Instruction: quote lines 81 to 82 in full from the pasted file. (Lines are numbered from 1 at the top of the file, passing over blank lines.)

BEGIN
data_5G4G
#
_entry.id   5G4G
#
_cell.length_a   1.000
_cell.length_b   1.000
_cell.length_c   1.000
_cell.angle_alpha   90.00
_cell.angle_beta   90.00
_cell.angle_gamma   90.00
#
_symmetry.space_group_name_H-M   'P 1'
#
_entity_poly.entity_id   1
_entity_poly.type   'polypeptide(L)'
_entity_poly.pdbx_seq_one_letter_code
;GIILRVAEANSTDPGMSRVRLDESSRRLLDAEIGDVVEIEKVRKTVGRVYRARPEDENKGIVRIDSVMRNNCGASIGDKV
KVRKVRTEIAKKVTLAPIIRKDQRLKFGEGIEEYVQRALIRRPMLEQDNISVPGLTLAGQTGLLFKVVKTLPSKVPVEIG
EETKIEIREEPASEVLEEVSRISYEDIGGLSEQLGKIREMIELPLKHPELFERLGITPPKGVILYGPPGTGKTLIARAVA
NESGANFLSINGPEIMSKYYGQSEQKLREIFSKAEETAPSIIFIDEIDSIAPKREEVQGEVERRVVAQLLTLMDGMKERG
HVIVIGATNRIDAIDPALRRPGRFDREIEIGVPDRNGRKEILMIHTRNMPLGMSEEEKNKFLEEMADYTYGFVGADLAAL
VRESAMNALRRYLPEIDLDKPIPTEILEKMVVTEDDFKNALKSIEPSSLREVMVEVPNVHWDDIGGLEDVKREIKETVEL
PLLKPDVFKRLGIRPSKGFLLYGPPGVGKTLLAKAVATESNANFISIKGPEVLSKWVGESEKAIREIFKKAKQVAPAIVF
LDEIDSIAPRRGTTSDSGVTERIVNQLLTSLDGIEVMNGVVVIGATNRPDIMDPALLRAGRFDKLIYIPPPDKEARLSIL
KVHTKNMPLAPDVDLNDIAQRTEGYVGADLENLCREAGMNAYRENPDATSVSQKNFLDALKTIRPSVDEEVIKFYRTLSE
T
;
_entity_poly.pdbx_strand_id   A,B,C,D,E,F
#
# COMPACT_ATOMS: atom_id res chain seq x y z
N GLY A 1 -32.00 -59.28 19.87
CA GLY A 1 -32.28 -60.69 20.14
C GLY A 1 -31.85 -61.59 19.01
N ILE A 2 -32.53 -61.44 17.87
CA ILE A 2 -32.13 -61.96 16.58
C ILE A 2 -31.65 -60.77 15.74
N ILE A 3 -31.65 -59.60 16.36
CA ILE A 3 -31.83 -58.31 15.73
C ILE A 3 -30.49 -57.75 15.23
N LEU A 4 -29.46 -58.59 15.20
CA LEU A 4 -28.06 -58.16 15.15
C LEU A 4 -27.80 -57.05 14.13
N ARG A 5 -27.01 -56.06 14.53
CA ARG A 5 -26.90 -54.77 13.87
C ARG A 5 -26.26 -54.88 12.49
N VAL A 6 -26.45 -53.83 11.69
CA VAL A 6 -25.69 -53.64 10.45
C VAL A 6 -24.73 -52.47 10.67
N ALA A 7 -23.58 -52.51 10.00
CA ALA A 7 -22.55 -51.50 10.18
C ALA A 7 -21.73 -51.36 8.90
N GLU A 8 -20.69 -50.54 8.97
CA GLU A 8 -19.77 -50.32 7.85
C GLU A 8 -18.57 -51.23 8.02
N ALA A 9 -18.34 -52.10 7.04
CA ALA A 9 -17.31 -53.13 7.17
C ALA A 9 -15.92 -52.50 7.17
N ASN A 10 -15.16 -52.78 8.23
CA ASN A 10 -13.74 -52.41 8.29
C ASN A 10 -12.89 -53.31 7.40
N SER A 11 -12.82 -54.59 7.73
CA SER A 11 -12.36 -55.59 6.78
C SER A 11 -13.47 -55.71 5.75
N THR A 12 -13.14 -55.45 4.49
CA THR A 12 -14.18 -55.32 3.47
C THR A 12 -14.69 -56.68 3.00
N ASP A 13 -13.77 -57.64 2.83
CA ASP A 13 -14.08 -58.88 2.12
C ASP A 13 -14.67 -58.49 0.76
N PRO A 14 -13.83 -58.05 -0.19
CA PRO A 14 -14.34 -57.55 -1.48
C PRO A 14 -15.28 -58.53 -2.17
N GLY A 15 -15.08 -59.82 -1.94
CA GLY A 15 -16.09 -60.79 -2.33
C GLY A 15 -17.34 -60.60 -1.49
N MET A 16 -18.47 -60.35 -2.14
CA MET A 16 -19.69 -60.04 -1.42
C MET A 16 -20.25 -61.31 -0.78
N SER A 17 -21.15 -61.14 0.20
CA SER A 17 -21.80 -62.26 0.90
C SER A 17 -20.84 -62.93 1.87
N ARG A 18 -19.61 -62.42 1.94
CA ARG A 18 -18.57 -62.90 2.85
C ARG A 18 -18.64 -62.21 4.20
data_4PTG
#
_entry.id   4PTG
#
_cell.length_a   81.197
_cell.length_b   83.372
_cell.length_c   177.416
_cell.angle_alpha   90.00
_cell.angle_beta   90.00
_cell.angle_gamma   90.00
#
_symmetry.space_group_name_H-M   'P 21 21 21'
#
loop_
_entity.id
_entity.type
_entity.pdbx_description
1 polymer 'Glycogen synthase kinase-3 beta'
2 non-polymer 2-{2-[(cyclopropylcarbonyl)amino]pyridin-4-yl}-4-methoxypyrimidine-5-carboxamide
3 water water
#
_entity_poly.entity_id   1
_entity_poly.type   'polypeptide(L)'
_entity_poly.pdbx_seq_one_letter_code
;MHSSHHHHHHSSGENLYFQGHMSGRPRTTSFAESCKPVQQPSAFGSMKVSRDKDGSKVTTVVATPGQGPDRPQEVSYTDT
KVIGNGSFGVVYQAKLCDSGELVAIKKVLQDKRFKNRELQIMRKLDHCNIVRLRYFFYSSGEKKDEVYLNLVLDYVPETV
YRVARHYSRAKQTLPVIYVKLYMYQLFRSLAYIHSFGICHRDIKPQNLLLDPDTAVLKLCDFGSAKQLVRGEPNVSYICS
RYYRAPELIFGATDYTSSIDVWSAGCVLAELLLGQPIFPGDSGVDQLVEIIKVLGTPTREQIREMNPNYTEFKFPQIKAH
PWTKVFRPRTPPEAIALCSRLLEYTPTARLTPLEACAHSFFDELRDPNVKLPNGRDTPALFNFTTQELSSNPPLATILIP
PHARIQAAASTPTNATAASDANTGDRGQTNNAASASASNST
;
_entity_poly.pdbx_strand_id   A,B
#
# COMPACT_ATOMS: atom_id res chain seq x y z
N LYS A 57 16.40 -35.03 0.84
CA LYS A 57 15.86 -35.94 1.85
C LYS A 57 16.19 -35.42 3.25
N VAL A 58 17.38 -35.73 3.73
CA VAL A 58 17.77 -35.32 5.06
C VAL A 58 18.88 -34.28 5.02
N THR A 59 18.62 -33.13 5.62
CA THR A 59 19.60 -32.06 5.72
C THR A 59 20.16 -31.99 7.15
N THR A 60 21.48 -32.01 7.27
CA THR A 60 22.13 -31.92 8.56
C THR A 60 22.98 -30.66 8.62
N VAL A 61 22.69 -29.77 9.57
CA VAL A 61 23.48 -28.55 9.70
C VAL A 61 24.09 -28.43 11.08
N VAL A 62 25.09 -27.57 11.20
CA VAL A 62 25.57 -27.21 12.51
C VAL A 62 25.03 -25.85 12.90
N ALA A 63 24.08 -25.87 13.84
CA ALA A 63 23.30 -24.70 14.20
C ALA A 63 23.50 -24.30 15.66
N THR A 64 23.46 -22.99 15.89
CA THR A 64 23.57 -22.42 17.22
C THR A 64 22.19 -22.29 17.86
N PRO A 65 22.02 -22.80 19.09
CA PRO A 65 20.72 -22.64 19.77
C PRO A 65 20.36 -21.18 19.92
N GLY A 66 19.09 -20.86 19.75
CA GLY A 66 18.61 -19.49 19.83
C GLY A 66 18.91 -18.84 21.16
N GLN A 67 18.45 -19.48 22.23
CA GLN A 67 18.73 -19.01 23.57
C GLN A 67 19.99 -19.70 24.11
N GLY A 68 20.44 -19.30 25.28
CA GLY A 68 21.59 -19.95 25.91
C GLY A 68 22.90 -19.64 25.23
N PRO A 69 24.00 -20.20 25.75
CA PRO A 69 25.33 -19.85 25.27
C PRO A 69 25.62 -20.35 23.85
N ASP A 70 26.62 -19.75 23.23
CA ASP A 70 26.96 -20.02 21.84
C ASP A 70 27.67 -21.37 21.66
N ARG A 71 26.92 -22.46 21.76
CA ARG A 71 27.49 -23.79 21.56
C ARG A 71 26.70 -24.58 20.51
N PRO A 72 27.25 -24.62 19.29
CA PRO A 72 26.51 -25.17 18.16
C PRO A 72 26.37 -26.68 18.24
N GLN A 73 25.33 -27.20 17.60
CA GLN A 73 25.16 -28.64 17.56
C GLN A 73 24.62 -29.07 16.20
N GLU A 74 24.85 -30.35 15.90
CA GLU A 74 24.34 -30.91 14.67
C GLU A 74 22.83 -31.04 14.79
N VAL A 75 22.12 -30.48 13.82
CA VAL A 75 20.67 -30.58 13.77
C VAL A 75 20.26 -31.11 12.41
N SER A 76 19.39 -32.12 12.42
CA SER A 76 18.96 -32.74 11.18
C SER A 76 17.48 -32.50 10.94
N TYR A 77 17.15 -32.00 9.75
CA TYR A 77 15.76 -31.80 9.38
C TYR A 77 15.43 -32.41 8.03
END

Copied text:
C SER A 17 -20.84 -62.93 1.87
N ARG A 18 -19.61 -62.42 1.94